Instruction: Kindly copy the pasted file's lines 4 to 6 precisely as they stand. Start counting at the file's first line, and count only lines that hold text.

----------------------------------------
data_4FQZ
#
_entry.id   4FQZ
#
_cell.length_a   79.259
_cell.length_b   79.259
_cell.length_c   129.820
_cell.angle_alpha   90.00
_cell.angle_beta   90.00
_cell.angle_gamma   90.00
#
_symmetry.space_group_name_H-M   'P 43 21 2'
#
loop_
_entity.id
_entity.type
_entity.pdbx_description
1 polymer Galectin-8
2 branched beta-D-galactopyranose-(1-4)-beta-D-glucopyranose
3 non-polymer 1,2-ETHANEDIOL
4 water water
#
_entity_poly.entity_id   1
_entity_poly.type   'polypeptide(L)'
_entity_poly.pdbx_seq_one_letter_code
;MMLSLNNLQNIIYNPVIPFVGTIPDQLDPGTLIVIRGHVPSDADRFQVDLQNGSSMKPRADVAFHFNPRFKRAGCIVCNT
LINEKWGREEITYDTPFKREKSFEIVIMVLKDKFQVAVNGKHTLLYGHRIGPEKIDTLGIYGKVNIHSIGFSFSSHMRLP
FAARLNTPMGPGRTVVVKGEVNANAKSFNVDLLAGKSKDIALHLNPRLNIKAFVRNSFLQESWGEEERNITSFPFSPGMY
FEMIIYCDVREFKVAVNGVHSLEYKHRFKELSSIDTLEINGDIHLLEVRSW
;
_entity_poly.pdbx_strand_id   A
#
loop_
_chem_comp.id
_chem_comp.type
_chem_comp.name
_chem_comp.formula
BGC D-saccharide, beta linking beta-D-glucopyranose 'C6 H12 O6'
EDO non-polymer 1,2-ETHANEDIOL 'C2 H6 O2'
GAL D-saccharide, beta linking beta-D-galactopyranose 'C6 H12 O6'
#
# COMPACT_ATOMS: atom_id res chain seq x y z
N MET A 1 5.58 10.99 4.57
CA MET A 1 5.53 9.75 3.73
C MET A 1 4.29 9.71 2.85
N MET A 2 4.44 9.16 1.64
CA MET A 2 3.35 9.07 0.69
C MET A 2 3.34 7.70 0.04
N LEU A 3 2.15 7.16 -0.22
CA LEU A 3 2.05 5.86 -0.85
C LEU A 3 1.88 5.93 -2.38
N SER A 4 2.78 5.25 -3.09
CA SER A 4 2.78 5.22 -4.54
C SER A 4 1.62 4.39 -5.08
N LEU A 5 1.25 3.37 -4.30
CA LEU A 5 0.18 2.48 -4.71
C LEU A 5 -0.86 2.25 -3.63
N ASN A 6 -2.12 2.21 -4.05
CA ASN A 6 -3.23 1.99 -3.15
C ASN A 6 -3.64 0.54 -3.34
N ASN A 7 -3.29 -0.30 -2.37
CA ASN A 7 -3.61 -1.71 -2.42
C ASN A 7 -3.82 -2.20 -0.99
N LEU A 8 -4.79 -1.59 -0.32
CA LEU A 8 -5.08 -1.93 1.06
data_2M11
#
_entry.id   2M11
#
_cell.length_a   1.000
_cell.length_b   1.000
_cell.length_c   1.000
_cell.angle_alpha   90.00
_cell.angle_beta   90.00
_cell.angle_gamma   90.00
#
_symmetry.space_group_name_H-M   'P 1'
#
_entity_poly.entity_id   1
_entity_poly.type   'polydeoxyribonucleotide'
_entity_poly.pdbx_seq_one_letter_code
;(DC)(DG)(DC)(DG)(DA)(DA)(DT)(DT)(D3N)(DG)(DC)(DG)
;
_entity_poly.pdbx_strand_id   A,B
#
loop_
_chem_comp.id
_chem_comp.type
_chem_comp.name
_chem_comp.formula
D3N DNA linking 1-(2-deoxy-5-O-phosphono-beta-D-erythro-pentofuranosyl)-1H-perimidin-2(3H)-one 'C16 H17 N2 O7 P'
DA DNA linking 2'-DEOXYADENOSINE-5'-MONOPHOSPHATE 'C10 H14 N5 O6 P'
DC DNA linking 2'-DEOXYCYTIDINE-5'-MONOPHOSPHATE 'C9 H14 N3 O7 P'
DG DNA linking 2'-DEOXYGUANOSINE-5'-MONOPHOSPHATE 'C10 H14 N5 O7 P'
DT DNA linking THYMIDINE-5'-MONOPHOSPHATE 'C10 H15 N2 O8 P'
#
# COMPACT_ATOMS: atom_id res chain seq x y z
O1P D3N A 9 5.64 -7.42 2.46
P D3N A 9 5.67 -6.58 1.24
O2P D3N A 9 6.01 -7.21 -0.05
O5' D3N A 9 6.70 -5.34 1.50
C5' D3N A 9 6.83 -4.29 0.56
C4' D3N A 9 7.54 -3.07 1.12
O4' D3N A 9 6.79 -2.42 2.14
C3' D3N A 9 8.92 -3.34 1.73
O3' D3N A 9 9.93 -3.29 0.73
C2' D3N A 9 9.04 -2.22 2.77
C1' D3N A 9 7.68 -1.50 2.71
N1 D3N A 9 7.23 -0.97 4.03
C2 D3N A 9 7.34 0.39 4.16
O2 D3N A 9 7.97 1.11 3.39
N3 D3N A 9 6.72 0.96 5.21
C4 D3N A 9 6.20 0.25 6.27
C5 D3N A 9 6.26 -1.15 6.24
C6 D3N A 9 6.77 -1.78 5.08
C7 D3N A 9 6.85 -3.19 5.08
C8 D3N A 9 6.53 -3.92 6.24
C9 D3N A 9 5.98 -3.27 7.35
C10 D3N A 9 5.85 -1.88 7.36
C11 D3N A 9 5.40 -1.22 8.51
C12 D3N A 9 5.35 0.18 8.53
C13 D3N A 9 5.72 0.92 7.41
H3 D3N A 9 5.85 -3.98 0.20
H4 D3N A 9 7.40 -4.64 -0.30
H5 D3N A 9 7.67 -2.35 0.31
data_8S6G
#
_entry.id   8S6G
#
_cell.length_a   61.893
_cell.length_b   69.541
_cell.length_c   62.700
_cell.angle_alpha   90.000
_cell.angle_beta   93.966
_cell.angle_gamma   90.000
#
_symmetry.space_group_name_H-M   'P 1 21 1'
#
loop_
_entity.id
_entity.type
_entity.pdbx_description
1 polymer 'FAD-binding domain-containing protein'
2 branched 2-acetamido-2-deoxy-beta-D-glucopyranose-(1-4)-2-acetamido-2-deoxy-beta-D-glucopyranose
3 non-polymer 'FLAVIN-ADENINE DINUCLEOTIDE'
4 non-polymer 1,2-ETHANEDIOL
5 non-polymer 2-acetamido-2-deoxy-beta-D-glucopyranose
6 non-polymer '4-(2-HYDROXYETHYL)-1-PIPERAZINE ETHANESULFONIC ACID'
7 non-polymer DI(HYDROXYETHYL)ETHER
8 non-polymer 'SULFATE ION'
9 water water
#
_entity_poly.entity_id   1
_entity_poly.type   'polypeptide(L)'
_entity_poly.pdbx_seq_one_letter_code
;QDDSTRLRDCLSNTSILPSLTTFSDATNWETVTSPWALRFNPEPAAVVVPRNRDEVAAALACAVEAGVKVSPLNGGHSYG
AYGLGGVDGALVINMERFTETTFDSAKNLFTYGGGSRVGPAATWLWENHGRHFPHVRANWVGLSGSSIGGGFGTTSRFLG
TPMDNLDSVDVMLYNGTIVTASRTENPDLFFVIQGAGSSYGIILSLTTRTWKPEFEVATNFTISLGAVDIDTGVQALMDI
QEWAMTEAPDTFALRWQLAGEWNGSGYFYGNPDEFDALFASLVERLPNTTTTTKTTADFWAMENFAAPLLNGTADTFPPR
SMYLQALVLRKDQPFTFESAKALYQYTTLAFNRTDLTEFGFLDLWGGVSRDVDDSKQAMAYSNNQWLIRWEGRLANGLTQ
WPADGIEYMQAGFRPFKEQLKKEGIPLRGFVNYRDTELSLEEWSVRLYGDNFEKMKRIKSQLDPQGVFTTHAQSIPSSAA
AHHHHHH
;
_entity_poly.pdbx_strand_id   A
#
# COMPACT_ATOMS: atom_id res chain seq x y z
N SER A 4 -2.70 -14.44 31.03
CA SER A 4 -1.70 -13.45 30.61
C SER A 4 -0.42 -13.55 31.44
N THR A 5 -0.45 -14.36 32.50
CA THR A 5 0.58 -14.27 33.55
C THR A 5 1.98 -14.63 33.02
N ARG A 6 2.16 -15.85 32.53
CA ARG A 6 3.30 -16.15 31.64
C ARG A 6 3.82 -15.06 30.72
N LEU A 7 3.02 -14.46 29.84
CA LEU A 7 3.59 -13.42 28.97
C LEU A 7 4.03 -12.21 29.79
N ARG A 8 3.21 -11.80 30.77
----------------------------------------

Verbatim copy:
#
_cell.length_a   79.259
_cell.length_b   79.259